I love that Clod is from Luton and that the guys that make it fondly take the piss out of the place, but at the same time are trying to put something artistic back.
If you like made up speech cut out of loads of different magazines/newspapers, stuff that is surreal and that'll genuinely have you laughing aloud on a boring journey or at work, I recommend Clod. 
Best article this issue had to be the one about social networking. Why do we do it when it is full of: narcissists, fraudsters, celebrity murderers, kidnappers, and terrorists ! ('Who invented this? I think they should know what a lousy interface they have made.') How you have to keep updating or people will think you are dead: 'You can't stand still now that you have started... You need to be revised, on a weekly basis, at least... You are basically working for an employer who does not pay you! You get no lunch breaks, and to make things even more humiliating, that employer happens to be you!' I was nearly falling over laughing on the commuter train when I read about the alternatives that we supposedly had before internet social sites: putting newer and newer photographs of yourself in a scrapbook, sending photos of yourself to complete strangers in the post, asking lager monsters in the pub to threaten you, etc etc! 
Attempt to do the 100 things before your dead list (e.g. smash up a toast machine, join an orchestra), and download the reworked version of America by Simon and Garfunkel - the lyrics are all about bizarre food. 

If, like me, you are often cautious of comic zines and prefer perzines, I recommend this as the best of both worlds! This is a brilliant feminist zine about body hair and perceptions of how women should be, generally.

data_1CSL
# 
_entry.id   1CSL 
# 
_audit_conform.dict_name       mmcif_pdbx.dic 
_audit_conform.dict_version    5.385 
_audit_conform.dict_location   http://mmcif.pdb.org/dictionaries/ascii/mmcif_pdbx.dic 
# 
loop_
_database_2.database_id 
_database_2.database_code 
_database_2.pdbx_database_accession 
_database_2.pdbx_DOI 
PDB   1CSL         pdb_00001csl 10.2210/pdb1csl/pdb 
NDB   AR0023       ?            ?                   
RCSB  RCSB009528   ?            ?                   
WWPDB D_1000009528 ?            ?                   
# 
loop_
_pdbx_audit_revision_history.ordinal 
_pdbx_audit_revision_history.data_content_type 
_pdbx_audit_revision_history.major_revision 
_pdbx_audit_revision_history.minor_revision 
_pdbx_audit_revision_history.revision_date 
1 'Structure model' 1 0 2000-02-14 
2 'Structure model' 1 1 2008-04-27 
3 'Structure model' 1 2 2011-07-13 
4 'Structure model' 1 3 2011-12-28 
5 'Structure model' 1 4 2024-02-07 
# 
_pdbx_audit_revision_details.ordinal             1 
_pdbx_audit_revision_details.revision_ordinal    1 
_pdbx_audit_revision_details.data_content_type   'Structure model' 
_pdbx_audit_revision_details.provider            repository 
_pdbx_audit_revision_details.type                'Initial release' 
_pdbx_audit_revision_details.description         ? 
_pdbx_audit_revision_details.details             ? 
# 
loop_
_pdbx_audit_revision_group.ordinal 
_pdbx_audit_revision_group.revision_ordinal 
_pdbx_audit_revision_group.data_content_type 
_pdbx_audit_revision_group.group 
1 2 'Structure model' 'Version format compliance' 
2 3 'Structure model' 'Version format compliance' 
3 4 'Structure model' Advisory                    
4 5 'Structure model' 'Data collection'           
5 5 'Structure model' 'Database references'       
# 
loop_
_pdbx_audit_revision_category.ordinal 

The author came to terms with her family reacting negatively to her having her unshaved legs and armpits, to the point where she started to cover up when she would visit them. But she came to realise it wasn't right being herself, and so she would show her hair more than ever. The cartoons are cute, and the sentiments are spot on. You know when someone writes out something that you had only been feeling but hadn't quite expressed aloud or put into words? Well, I felt exactly that way about Scary Hairy. I have been thinking a lot about 'mens' clothes and 'womens' clothes, and conventions and assumptions, and negative judgements. What the author writes about how men can walk with confidence because typical men's clothing is practical, whereas women's clothing is restrictive or revealing, needs shouting from the rooftops. Why can't we walk with freedom of movement, and without consciousness, or fear of our bodies being so looked at, and men can? But then there is the catch 22 situation, as the author puts it, if she wears comfortable clothes, which happen to be men's clothes, then: 'Is there anything wrong with that? Freedom of choice, right? Either I dress like a woman and be uncomfortable, or I dress like a man? What a terrible exchange is that!' There is also a lot of history and connotations about power to men's clothing, and it was really great to see someone writing about this too.